The Fiat 8V (or “Otto Vu”) is a V8-engined sports car produced by the Italian car manufacturer Fiat from 1952 to 1954. The car was introduced at the 1952 Geneva Motor Show. The Fiat 8V got its name because at the time of its making, Fiat believed Ford had a copyright on “V8”. With 114 made, the 8V wasn’t a commercial success, but did well in racing. Apart from the differential the car did not share any parts with the other Fiats (but many parts were made by Siata and they used them for their cars). The 8V was developed by Dante Giacosa and the stylist Luigi Rapi. The engine was a V8 originally designed for a luxury sedan, but that project was stopped.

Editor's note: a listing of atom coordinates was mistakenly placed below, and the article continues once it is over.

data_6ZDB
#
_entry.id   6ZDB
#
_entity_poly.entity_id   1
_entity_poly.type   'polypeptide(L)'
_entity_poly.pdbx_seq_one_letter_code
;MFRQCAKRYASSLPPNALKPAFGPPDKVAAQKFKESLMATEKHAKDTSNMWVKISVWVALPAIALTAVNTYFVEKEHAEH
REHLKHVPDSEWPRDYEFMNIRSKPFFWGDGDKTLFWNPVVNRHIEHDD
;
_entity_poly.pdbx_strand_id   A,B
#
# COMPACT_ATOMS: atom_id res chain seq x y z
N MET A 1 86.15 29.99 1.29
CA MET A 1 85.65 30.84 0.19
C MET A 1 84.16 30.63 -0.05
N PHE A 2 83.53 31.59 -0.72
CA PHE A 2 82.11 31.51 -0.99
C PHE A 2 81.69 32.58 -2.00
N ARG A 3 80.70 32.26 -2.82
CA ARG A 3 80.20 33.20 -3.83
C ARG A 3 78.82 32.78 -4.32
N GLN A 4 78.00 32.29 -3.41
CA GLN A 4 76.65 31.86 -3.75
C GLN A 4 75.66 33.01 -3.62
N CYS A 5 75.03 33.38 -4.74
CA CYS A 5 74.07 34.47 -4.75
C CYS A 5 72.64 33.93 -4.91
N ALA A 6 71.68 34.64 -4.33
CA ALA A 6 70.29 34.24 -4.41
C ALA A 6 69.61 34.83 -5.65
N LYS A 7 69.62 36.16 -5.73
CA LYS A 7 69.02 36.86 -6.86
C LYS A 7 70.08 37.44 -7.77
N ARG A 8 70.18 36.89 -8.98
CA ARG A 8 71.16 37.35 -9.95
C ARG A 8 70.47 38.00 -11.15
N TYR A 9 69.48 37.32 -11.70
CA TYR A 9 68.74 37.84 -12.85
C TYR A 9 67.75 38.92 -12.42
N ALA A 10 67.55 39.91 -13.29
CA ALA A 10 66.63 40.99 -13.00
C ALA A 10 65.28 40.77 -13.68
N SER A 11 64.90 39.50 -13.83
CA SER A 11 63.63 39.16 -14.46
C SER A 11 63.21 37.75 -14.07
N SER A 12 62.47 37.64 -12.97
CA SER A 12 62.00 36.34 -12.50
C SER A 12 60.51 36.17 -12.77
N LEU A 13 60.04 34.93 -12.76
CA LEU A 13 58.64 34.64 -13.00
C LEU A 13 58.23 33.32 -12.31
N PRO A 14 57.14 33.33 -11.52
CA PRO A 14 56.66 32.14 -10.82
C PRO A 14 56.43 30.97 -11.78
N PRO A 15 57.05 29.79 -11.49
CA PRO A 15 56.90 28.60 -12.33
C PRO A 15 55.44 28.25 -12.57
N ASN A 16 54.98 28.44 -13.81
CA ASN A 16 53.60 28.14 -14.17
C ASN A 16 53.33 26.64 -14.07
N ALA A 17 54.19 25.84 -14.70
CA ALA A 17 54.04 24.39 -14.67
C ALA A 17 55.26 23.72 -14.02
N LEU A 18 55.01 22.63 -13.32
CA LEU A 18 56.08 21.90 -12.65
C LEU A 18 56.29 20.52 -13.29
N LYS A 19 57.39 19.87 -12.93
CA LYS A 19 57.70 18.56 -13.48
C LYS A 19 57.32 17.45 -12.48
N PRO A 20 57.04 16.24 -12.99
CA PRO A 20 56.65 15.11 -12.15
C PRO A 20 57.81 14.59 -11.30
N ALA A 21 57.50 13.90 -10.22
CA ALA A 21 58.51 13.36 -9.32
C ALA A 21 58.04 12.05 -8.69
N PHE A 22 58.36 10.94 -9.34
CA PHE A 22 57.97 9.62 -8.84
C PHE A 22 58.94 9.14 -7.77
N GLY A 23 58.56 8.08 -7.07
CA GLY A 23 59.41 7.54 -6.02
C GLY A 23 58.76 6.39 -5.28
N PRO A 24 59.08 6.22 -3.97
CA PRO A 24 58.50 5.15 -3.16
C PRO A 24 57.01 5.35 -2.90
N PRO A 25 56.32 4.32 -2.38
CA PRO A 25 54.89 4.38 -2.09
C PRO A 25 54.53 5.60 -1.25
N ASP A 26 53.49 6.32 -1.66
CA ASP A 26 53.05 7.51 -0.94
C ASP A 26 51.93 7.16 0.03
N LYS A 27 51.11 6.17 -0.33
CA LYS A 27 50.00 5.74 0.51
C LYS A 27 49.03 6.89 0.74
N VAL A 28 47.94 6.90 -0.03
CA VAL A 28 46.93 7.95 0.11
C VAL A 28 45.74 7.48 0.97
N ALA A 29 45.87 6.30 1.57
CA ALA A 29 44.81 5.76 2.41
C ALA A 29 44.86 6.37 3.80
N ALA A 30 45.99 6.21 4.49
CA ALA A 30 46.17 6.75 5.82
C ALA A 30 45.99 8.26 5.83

Ghia designed and produced a limited run of cars named ‘Supersonic’, with special ‘jet age’ bodywork. Ghia had recently been sold by Boano to Luigi Segre, and a one-off Alfa Romeo 1900 had been built for a wealthy entrant in the 1953 Mille Miglia race. The car was displayed at the Turin show same year and the reaction inspired Segre to plan a limited production of cars based on the Otto Vu, aimed at the American market. Only eight were completed, after mechanical issues ended the project. Several of the cars were purchased by Americans; some were heavily customized and received engine transplants. An original un-restored car sold at a Scottsdale, Arizona Gooding and Company auction in January 2011 with a gavel price of US$1.55 million ($1.7M including buyer’s premium). Ghia would later use its basic body shape on Jaguar XK-120–based vehicles as well as Aston Martin. Design of ‘Supersonic’ is credited to Giovanni Savonuzzi.